Life & Letters

Correspondence

About this Item

Title: Walt Whitman to Ellen M. O'Connor, 21 September 1867

Date: September 21, 1867

Source: The transcription presented here is derived from Walt Whitman, The Correspondence, ed. Edwin Haviland Miller (New York: New York University Press, 1961–1977), 1:341–342. For a description of the editorial rationale behind our treatment of the correspondence, see our statement of editorial policy.

Location: The Henry W. and Albert A. Berg Collection of English and American Literature, New York Public Library

Whitman Archive ID: nyp.00269

Contributors to digital file: Kenneth M. Price, Elizabeth Lorang, Zachary King, and Eric Conrad




Brooklyn
September 21, 18671

My dear friend,

As you see by the date, &c. I am home, on a visit to my mother & the rest. Mother is about as well as usual—has occasionally some trouble with rheumatism, but is cheerful & keeps up amazingly. We speak of you every day, & I have to give minute particulars of you, William, little Jenny, & all. My brother George is very well, looks hearty & brown as ever—much like he used to, only more serious—Jeff is at St. Louis, on the Water Works. Martha & the little girls are well—they are here in Brooklyn, occupying temporary apartments.

I am well as usual, & go daily around New York & Brooklyn yet with interest, of course—but I find the places & crowds & excitements—Broadway, &c—have not the zest of former times—they have done their work, & now they are to me as a tale that is told—Only the majestic & moving river & rapid sea-water scenery & life about the islands, N. Y. and Brooklyn, tower into larger proportions than ever. I doubt if the world elsewhere has their equal, or could have, to me—The waters about New York & west end of Long-Island are real sea-waters, & are ever-rolling & rushing in or out—never placid, never calm—surely they please this uneasy spirit, Me, that ebbs & flows too all the while, yet gets nowhere, & amounts to nothing—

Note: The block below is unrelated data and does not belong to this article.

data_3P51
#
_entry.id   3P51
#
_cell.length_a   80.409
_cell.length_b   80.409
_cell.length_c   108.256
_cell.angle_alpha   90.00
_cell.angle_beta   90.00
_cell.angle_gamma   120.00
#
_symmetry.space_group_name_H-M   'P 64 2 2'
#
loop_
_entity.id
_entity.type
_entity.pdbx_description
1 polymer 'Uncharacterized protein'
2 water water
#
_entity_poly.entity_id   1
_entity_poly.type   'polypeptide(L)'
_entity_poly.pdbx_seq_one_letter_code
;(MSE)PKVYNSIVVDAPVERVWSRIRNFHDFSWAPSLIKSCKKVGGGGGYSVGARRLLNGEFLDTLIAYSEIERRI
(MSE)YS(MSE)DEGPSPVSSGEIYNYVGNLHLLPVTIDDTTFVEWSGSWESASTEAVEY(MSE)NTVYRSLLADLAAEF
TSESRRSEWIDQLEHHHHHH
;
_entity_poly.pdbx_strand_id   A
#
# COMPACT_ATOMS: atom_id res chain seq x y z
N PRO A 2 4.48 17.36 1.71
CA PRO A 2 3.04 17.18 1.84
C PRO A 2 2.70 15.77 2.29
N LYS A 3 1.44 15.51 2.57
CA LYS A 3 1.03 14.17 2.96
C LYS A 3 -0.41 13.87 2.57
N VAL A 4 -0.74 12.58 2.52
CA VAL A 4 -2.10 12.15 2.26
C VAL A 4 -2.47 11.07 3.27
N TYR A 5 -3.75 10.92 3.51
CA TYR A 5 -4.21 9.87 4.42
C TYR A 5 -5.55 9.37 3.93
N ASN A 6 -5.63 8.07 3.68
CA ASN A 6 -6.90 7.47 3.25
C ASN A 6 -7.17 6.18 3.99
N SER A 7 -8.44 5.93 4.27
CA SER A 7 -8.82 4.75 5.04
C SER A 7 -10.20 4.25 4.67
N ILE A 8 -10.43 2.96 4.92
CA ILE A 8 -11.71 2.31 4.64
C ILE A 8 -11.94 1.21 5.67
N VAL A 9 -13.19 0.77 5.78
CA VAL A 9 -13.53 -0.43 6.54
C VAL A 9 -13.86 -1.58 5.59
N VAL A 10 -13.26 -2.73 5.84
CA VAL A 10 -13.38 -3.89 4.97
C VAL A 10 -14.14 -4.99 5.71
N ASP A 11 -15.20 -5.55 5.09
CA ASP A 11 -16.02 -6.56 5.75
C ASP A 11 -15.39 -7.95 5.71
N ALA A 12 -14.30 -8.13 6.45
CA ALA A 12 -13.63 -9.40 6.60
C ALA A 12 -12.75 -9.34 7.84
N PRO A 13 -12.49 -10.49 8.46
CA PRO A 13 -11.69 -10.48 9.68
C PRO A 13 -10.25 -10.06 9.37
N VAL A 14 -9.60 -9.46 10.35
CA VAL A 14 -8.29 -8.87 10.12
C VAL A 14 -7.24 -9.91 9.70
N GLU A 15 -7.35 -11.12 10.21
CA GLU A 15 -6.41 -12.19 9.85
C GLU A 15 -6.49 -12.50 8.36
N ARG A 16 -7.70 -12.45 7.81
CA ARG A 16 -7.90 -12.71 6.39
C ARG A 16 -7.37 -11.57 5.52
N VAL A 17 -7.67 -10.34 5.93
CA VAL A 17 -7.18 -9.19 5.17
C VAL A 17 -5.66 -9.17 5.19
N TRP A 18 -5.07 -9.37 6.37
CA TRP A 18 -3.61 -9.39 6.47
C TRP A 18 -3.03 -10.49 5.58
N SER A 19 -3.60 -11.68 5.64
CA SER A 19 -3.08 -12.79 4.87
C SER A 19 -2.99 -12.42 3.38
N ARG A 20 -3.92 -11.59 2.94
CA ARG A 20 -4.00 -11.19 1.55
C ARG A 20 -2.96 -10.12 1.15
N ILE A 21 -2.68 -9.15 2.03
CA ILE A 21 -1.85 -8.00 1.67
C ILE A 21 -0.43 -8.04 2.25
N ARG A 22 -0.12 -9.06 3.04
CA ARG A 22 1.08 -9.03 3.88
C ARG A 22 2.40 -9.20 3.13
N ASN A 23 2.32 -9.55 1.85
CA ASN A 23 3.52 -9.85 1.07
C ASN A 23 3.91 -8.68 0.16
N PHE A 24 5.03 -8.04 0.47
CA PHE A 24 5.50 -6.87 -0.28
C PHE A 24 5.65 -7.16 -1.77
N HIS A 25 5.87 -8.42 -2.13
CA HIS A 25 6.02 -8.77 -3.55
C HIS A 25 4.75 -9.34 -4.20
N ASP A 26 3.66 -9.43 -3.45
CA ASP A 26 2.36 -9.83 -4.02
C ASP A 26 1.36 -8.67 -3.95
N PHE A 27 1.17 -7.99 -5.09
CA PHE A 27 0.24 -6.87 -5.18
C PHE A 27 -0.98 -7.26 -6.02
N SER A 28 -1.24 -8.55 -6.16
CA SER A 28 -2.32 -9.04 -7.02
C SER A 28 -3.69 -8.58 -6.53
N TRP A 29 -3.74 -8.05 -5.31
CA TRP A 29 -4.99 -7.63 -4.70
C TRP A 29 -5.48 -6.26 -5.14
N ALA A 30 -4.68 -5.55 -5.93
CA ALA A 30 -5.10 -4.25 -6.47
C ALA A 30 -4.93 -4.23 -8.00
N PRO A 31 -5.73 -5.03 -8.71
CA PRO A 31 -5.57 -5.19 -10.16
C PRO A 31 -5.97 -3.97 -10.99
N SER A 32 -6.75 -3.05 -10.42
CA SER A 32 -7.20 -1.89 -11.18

I am trying to write a piece, to be called Democracy, for the leading article in the December or January number of the Galaxy—in some sort a counterblast or rejoinder to Carlyle's late piece, Shooting Niagara2, which you must have read, or at least heard about. Mr. Church3 strongly wishes it written. Mother & Martha send love, & I also, most truly—I shall probably return to Washington last of the week.


Walt.


Notes:

1. This letter is endorsed, "Sept. 21.—1867— | Ans'd." Its envelope bears the address, "Mrs. Ellen M. O'Connor, | Care of Benjamin Gardiner, | Jamestown, | Rhode Island." It is postmarked: "Brooklyn | Sep | 23 | N. Y." [back]

2. "Shooting Niagara: and After?" (Macmillan's Magazine, 16 1867: 319–336). Whitman's piece was published in the December issue. See Grier, "Walt Whitman, the Galaxy, and Democratic Vistas," American Literature, 23 (1951–1952), 337–338; and Gay Wilson Allen, The Solitary Singer (New York: The Macmillan Company, 1955), 389–391. [back]

3. William Conant Church (1836–1917), journalist and publisher, was a correspondent for several New York newspapers until he founded the Army and Navy Journal in 1863. With his brother Francis Pharcellus (1839–1906), he established the Galaxy in 1866. Financial control of the Galaxy passed to Sheldon and Company in 1868, and it was absorbed by the Atlantic Monthly in 1878. William published a biography of his life-long friend Ulysses S. Grant in 1897, and Francis wrote for the New York Sun the unsigned piece "Yes, Virginia, there is a Santa Claus." See Edward F. Grier, "Walt Whitman, the Galaxy, and Democratic Vistas," American Literature, 23 (1951–1952), 332–350; Donald N. Bigelow, William Conant Church & "The Army and Navy Journal" (New York: Columbia University Press, 1952); J. R. Pearson, Jr., "Story of a Magazine: New York's Galaxy, 1866–1878," Bulletin of the New York Public Library, 61 (1957), 217–237, 281–302. [back]


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